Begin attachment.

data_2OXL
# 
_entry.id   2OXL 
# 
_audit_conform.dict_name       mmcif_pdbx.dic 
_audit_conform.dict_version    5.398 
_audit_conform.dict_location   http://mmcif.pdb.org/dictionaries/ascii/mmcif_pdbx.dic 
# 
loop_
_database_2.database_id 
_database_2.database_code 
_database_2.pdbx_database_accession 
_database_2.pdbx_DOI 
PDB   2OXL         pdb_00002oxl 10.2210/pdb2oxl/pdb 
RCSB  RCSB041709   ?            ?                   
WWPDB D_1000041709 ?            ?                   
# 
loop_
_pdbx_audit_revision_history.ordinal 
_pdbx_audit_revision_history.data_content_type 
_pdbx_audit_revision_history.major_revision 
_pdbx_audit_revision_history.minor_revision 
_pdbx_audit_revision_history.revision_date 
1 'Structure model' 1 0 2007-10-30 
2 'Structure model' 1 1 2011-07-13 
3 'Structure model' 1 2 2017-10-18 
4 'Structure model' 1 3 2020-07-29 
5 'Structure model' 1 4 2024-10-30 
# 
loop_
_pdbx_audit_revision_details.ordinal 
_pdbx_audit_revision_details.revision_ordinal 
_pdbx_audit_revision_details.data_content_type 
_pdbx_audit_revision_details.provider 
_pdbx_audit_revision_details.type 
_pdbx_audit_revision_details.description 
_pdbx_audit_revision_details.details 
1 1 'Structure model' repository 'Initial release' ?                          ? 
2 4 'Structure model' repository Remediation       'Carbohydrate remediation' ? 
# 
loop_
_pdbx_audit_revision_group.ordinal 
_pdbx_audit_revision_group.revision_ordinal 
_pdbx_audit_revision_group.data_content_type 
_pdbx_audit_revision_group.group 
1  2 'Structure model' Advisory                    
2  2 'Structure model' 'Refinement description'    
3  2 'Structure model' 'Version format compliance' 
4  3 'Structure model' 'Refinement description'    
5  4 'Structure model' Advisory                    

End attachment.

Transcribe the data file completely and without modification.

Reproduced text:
data_2OXL
# 
_entry.id   2OXL 
# 
_audit_conform.dict_name       mmcif_pdbx.dic 
_audit_conform.dict_version    5.398 
_audit_conform.dict_location   http://mmcif.pdb.org/dictionaries/ascii/mmcif_pdbx.dic 
# 
loop_
_database_2.database_id 
_database_2.database_code 
_database_2.pdbx_database_accession 
_database_2.pdbx_DOI 
PDB   2OXL         pdb_00002oxl 10.2210/pdb2oxl/pdb 
RCSB  RCSB041709   ?            ?                   
WWPDB D_1000041709 ?            ?                   
# 
loop_
_pdbx_audit_revision_history.ordinal 
_pdbx_audit_revision_history.data_content_type 
_pdbx_audit_revision_history.major_revision 
_pdbx_audit_revision_history.minor_revision 
_pdbx_audit_revision_history.revision_date 
1 'Structure model' 1 0 2007-10-30 
2 'Structure model' 1 1 2011-07-13 
3 'Structure model' 1 2 2017-10-18 
4 'Structure model' 1 3 2020-07-29 
5 'Structure model' 1 4 2024-10-30 
# 
loop_
_pdbx_audit_revision_details.ordinal 
_pdbx_audit_revision_details.revision_ordinal 
_pdbx_audit_revision_details.data_content_type 
_pdbx_audit_revision_details.provider 
_pdbx_audit_revision_details.type 
_pdbx_audit_revision_details.description 
_pdbx_audit_revision_details.details 
1 1 'Structure model' repository 'Initial release' ?                          ? 
2 4 'Structure model' repository Remediation       'Carbohydrate remediation' ? 
# 
loop_
_pdbx_audit_revision_group.ordinal 
_pdbx_audit_revision_group.revision_ordinal 
_pdbx_audit_revision_group.data_content_type 
_pdbx_audit_revision_group.group 
1  2 'Structure model' Advisory                    
2  2 'Structure model' 'Refinement description'    
3  2 'Structure model' 'Version format compliance' 
4  3 'Structure model' 'Refinement description'    
5  4 'Structure model' Advisory                    